Sand Tiger Shark
Habitat and Distribution: Found near rocky outcroppings in shallow inshore waters across most of the world’s oceans except for the eastern Pacific. They occasionally enter freshwater.
Size: 4-12 feet long; up to 350 pounds
Wild Diet: Small fish such as mackerel, menhaden, flounder, and sea trout; also skates, crabs, lobster and squid
Predators: Humans and large fish such as barracuda, sandbar sharks, great hammerhead sharks, king mackerel, and moray eels
Reproduction: Sand tiger sharks are ready to mate when they are about 6-7 feet long and tend to breed between November and February. They are ovoviviparous, meaning that eggs develop and hatch in the mother’s body and the young are born live. Sand tiger shark embryos gestate for 8-9 months and they are ovophagous, meaning that they eat other eggs in the uterus so that only embryo survives per uterus. Female sandtiger sharks have two uteruses, so they almost always have two pups, usually born in early spring near rocky coastal reefs. Pups are born fully developed but about half the size of their mother and they can immediately fend for themselves.Behavior: Sand tiger sharks are sedentary, nocturnal and territorial, usually hovering around coral or rock crevices and sometimes seen near shipwrecks. When free swimming, they usually skirt along the outcroppings of coral reefs. They gulp air at the surface and hold it in their stomachs to help them float.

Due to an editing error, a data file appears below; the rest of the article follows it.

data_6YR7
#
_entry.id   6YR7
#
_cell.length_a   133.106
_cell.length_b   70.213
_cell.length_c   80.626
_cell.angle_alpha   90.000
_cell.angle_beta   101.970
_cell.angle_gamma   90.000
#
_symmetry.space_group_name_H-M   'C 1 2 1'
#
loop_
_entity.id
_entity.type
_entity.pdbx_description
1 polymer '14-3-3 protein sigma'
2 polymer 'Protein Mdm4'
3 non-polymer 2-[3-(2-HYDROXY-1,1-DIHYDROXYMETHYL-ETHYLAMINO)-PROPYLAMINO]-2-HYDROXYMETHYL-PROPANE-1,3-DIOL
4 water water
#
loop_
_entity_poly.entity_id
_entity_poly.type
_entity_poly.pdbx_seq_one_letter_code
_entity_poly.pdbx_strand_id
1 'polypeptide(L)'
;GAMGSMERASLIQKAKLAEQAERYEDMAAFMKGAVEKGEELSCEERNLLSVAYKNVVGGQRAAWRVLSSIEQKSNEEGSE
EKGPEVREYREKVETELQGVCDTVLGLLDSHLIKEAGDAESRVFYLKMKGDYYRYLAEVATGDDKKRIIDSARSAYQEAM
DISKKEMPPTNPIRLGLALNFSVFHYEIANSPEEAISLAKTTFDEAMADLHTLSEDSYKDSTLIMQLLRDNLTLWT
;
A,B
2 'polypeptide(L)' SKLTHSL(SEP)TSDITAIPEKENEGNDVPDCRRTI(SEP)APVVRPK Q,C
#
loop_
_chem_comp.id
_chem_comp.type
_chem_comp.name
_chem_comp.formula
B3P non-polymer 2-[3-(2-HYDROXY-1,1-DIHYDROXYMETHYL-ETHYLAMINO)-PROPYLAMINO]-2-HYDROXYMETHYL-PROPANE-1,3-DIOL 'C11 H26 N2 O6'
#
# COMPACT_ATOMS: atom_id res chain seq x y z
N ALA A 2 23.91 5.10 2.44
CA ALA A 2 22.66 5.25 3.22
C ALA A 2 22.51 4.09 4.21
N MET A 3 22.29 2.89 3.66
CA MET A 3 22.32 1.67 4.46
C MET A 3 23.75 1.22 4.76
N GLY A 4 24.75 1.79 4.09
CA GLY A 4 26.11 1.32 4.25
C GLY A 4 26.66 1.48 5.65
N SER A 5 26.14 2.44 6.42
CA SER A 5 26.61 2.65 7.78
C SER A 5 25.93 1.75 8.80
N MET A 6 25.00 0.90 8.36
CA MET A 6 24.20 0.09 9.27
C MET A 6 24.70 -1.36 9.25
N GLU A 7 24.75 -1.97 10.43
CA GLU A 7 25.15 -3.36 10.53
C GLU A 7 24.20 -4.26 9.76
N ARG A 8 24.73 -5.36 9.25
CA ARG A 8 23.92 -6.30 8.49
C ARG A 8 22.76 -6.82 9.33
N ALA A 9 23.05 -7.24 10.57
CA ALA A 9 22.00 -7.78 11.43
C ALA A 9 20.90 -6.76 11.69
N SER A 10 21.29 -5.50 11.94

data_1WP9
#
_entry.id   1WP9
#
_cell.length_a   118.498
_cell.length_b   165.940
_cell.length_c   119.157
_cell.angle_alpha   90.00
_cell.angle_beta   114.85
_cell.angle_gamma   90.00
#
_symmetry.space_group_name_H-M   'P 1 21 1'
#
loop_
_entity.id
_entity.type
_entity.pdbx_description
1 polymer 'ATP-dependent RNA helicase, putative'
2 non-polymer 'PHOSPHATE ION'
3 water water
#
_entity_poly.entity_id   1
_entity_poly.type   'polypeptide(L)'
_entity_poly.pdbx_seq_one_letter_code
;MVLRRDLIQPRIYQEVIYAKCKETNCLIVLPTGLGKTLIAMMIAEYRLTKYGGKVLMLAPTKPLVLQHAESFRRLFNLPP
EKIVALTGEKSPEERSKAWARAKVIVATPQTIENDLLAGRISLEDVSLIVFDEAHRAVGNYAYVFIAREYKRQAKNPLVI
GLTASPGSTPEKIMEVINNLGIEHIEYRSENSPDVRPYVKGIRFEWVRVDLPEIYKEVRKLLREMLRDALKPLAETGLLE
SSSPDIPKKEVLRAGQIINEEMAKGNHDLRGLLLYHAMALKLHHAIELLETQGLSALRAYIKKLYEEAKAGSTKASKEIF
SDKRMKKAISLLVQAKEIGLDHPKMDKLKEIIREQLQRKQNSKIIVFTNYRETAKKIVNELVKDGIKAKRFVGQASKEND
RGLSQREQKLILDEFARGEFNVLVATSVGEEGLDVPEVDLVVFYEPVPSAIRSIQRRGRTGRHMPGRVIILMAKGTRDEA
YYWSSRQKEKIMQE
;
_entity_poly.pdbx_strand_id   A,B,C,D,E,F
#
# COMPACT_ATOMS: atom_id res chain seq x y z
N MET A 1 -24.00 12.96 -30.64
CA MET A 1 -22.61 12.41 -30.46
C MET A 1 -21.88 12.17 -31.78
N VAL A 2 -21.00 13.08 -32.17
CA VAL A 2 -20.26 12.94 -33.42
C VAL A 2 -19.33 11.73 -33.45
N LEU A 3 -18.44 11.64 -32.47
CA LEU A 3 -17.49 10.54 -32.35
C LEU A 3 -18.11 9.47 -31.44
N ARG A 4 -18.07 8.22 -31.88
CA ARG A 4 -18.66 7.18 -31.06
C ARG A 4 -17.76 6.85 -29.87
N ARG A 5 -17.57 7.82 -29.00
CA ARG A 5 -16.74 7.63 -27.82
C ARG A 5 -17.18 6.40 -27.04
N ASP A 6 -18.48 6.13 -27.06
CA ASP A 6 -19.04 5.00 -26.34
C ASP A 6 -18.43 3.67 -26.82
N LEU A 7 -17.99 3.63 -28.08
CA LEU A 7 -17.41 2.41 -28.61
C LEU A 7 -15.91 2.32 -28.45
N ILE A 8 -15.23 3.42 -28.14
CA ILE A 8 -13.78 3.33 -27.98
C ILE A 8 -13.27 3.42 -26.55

IUCN Status: Vulnerable
Sand tiger sharks are currently regulated on the east coast of the United States and in a few other parts of the world. They are still recovering from overfishing in Australia and South Africa. Sharks in general reproduce slowly, bear few young at a time, have a long gestation period, and swim great distances to find a mate. So it takes years for their populations to recover from overfishing.
Did you know?
- Sand tiger sharks have so many teeth that they can’t close their mouths all the way.
- While some may think they look scary, sand tiger sharks are harmless.
- Shark attacks are extremely rare; you are more likely to be struck by lightning than attacked by a shark. There were only seven shark-related human deaths in 2012 compared to around 73 million sharks killed annually by people.